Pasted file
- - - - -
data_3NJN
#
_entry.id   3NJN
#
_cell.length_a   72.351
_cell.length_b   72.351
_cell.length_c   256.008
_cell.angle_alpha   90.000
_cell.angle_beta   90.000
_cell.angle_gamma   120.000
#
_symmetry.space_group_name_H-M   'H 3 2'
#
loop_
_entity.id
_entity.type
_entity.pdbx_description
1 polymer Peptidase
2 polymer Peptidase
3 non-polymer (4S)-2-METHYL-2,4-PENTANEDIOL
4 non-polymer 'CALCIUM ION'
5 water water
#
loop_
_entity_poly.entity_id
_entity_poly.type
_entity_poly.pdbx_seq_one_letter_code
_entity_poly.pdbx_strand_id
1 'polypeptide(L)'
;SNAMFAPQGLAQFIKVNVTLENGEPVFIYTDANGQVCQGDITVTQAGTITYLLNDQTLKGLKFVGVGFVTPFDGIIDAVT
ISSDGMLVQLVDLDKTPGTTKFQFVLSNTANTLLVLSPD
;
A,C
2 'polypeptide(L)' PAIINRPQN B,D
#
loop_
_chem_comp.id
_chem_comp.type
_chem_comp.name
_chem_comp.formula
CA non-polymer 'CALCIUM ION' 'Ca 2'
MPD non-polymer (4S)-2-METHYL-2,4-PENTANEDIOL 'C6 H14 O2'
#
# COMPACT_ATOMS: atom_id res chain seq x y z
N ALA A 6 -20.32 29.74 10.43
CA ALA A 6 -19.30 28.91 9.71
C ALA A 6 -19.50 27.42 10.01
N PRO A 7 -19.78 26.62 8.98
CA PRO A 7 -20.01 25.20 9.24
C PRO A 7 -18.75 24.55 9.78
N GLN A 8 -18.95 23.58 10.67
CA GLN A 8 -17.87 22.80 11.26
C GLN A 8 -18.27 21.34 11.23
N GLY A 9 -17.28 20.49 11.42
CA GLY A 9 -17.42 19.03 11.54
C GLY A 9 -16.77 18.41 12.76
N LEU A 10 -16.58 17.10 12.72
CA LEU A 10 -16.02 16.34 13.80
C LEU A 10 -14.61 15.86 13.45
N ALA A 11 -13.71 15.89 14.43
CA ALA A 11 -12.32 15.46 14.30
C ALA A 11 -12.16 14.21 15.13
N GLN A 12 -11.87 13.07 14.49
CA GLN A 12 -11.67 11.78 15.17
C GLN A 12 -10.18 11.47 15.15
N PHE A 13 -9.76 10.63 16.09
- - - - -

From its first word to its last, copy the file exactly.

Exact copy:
data_3NJN
#
_entry.id   3NJN
#
_cell.length_a   72.351
_cell.length_b   72.351
_cell.length_c   256.008
_cell.angle_alpha   90.000
_cell.angle_beta   90.000
_cell.angle_gamma   120.000
#
_symmetry.space_group_name_H-M   'H 3 2'
#
loop_
_entity.id
_entity.type
_entity.pdbx_description
1 polymer Peptidase
2 polymer Peptidase
3 non-polymer (4S)-2-METHYL-2,4-PENTANEDIOL
4 non-polymer 'CALCIUM ION'
5 water water
#
loop_
_entity_poly.entity_id
_entity_poly.type
_entity_poly.pdbx_seq_one_letter_code
_entity_poly.pdbx_strand_id
1 'polypeptide(L)'
;SNAMFAPQGLAQFIKVNVTLENGEPVFIYTDANGQVCQGDITVTQAGTITYLLNDQTLKGLKFVGVGFVTPFDGIIDAVT
ISSDGMLVQLVDLDKTPGTTKFQFVLSNTANTLLVLSPD
;
A,C
2 'polypeptide(L)' PAIINRPQN B,D
#
loop_
_chem_comp.id
_chem_comp.type
_chem_comp.name
_chem_comp.formula
CA non-polymer 'CALCIUM ION' 'Ca 2'
MPD non-polymer (4S)-2-METHYL-2,4-PENTANEDIOL 'C6 H14 O2'
#
# COMPACT_ATOMS: atom_id res chain seq x y z
N ALA A 6 -20.32 29.74 10.43
CA ALA A 6 -19.30 28.91 9.71
C ALA A 6 -19.50 27.42 10.01
N PRO A 7 -19.78 26.62 8.98
CA PRO A 7 -20.01 25.20 9.24
C PRO A 7 -18.75 24.55 9.78
N GLN A 8 -18.95 23.58 10.67
CA GLN A 8 -17.87 22.80 11.26
C GLN A 8 -18.27 21.34 11.23
N GLY A 9 -17.28 20.49 11.42
CA GLY A 9 -17.42 19.03 11.54
C GLY A 9 -16.77 18.41 12.76
N LEU A 10 -16.58 17.10 12.72
CA LEU A 10 -16.02 16.34 13.80
C LEU A 10 -14.61 15.86 13.45
N ALA A 11 -13.71 15.89 14.43
CA ALA A 11 -12.32 15.46 14.30
C ALA A 11 -12.16 14.21 15.13
N GLN A 12 -11.87 13.07 14.49
CA GLN A 12 -11.67 11.78 15.17
C GLN A 12 -10.18 11.47 15.15
N PHE A 13 -9.76 10.63 16.09